It takes guts


Pictured post-surgery, Hannah Mast’s decision to have her bowel removed saved her life. Photo: Supplied

Survivors of inflammatory bowel disease have been making noise around Australia to flush the stigma and raise awareness of the chronic illness.

As a country, Australia has among the world’s highest prevalence of Crohn’s disease and ulcerative colitis, two of the main forms of Inflammatory Bowel Disease, which affect more than 88,000 people nationwide.

With diagnoses on the rise, health experts project this number will grow to more than 100,000 by 2022.

Even so, little is known about the exact cause of IBD, with patients experiencing a range of symptoms, including inflammation of the digestive tract, diarrhoea, bloody stools, fever, weight loss and fatigue.

St Vincent’s Hospital Melbourne gastroenterologist Dr Emma Flanagan said it was likely a combination of factors triggered IBD.

“In both conditions, there is this abnormal and exaggerated immune response to the bacteria in the gut and that’s usually in a predisposed individual,” she said.

“There might be a genetic predisposition to developing IBD and then an unknown environmental trigger — potentially dietary, infection, or an alteration in the gut bacteria — leads to this abnormal immune response.”

She said while Crohn’s and colitis were similar, each affected the body differently.

“Crohn’s disease can affect anywhere in the digestive tract, so from the mouth right through to the anus, and patients tend to get patchy inflammation.

“The difference with ulcerative colitis is it just affects the colon and tends to be continuous inflammation from the rectum around the large bowel.”

Perth school teacher Hannah Mast (26) was diagnosed with ulcerative colitis in 2018, following unexplained abdominal cramps in her teens.

“I started having tummy pain in year 11 when school was stressful,” Ms Mast said.

Despite easing while at university, Ms Mast’s symptoms reappeared after her doctor prescribed a course of antibiotics to treat a chest infection.

“I had just gotten my first job as a teacher and working full time that year was more stress than I’ve ever felt in my life.

“While I was on the antibiotics, one day I went to the toilet and there was blood in there. Then every day when I went there would be blood and I thought, ‘OK, that’s not normal’.”

Ms Mast visited her GP and after a series of inconclusive tests and blood work she was referred for a colonoscopy.

“I woke up from it and the doctor said I had ulcers all the way through my large intestine.

“I straight away had to go on a course of steroids and this drug called mesalazine, which coats the intestine like a protective layer and can stop the immune system from attacking it.”

Following her diagnosis, hospital stays became a regular occurrence for colitis patient Hannah Mast. Photo: Supplied

But like many patients, in the months following her diagnosis, Ms Mast endured a long and difficult regimen of treatment.

At Royal Perth Hospital, a team of specialists tried a combination of medications, chemotherapy and drug infusions to ease the aggressive inflammation in her colon.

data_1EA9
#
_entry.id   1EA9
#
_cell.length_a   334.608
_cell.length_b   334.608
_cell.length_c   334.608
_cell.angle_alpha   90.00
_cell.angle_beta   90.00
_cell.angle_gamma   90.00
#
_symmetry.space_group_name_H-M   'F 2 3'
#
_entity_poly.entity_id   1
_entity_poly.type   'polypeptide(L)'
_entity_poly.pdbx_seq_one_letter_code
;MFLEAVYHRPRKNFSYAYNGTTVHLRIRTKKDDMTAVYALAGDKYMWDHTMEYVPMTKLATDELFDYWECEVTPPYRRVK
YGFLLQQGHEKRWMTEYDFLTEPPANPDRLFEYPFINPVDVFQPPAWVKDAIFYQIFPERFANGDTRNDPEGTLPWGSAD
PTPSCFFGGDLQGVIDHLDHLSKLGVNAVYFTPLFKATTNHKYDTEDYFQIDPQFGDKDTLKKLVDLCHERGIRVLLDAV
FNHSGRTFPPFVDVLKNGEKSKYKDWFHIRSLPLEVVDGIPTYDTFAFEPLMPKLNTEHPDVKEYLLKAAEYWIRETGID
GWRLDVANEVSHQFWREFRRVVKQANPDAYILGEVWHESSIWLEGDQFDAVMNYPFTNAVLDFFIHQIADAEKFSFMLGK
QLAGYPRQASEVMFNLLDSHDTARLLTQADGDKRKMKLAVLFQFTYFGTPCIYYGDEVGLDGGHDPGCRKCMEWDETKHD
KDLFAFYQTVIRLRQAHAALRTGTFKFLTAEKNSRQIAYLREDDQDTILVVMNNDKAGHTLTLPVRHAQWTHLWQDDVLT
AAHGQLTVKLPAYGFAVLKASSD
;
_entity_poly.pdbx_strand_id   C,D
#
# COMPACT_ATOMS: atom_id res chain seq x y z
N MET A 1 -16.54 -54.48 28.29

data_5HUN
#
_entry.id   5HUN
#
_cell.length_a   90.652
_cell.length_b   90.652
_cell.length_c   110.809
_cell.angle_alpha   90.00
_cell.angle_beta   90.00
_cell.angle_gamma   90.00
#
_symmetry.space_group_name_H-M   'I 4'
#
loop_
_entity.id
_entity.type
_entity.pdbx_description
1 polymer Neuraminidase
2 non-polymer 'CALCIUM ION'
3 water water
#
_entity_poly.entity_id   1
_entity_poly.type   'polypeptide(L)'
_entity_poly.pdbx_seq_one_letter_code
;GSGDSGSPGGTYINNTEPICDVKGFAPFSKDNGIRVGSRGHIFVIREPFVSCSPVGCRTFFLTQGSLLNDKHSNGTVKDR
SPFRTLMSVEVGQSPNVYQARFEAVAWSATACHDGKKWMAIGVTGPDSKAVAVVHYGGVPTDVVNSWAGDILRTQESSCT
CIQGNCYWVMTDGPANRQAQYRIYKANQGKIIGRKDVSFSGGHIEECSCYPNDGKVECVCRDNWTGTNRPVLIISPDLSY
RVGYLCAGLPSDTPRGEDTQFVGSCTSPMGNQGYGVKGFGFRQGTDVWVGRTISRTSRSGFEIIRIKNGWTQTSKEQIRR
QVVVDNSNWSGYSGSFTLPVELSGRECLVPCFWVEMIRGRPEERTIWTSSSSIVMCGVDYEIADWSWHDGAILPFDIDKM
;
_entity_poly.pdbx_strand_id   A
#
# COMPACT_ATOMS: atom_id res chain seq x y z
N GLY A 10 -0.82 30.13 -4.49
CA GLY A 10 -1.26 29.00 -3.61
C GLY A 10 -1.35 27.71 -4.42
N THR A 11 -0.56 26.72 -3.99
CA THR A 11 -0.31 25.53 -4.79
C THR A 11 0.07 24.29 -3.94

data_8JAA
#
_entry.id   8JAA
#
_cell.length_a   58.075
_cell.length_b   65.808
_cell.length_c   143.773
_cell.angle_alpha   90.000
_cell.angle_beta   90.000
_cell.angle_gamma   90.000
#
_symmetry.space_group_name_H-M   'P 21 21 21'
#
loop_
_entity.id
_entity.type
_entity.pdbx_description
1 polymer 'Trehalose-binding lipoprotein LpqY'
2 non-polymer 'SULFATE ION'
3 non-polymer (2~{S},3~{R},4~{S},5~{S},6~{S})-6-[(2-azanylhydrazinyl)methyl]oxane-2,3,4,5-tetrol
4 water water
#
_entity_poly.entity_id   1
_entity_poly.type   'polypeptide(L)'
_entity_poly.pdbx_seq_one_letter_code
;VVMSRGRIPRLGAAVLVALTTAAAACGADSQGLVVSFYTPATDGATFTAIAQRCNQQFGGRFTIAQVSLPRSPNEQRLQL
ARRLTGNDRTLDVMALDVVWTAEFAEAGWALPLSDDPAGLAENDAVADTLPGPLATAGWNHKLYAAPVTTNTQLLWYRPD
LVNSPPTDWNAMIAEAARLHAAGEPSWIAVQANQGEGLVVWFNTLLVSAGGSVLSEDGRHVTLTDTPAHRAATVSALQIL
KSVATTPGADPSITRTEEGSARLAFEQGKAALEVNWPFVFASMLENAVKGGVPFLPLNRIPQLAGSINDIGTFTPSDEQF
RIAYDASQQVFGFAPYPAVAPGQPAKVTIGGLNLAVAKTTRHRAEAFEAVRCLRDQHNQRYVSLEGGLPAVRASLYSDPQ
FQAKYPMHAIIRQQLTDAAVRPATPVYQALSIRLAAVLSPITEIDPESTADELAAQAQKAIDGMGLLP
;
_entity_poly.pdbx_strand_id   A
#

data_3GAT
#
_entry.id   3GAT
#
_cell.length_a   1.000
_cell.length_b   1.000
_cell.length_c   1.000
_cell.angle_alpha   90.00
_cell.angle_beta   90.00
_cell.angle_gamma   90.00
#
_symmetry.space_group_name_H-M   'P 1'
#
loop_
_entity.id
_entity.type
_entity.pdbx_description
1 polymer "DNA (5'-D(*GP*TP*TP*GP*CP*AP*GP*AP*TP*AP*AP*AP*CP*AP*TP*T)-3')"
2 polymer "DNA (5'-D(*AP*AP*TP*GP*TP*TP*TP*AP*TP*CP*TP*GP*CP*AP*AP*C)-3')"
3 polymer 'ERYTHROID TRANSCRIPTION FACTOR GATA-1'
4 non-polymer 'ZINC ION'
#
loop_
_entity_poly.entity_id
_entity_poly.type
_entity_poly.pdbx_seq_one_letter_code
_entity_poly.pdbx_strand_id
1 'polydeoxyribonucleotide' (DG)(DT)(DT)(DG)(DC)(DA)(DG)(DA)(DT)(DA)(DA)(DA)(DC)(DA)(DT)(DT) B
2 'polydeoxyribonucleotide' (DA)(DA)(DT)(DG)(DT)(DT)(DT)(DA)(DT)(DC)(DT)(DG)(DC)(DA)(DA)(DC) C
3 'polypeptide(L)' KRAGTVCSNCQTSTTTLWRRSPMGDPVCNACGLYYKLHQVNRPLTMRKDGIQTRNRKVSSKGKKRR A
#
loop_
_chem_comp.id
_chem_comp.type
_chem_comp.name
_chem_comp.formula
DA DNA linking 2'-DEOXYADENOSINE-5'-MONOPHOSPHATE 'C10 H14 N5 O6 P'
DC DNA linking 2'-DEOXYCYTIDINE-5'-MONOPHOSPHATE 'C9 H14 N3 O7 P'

“At this point, I was running to the toilet literally 20 times a day and when I went it was just blood — I couldn’t do anything or go anywhere,” she said.

“I was having incidents in public and I just felt like I had no dignity anymore.”

Finally, after months in and out of hospital with no breakthrough, Ms Mast consulted with a team of surgeons and, in a choice she never expected to make at her age, she resolved to have her bowel removed.

“I told them I was not afraid … I was just thinking, oh my god, it would finally be some relief.”

She underwent three procedures, one planned and two corrective, to remove every piece of her large intestine and connect her remaining small intestine to a bag on the outside of her body through a surgically-made opening in her abdomen called a stoma.

She explained the bag was changed regularly by the wearer and emptied into a toilet four or five times a day.

“It’s literally the same as what everyone does from their bum, which is arguably more dirty!”

Reflecting on her last surgery in April, Ms Mast said she was finally free of inflammation.

“I’m so much better,” she said. “I am going on a school camp and we are going hiking for two nights. No toilets. No anything!

“I have the confidence that I can manage my life — I just have my stoma and even though it technically counts as a disability, it doesn’t disable me at all. It’s the thing that gave me my life back.”

“The thing that is so isolating is not knowing who you can tell.”

In light of her journey, Ms Mast hoped sharing her story would help others understand what life could be like for people living with IBD.

“The thing that is so isolating is not knowing who you can tell,” she said.

“There’s very little understanding out there of what it is. That’s why it’s so important to me, when people ask me about it, to just tell them exactly what I experienced.”

According to Crohn’s & Colitis Australia, people living with IBD often remain silent about their condition because the symptoms are misunderstood or stigmatised.

Perth-based CCA ambassador Alyssa Shapland agreed raising awareness was important.

“I think because Crohn’s and colitis aren’t particularly glamorous diseases they don’t get a lot of media time,” she said.

Ms Shapland was diagnosed with Crohn’s in 2016 and manages the condition with medication. Like Ms Mast, she wants to change the way people view IBD.

“I think the more you have those conversations, the more it’s out there in the public and it makes that journey a lot easier for someone else that’s coming through.”

Learn about inflammatory bowel disease at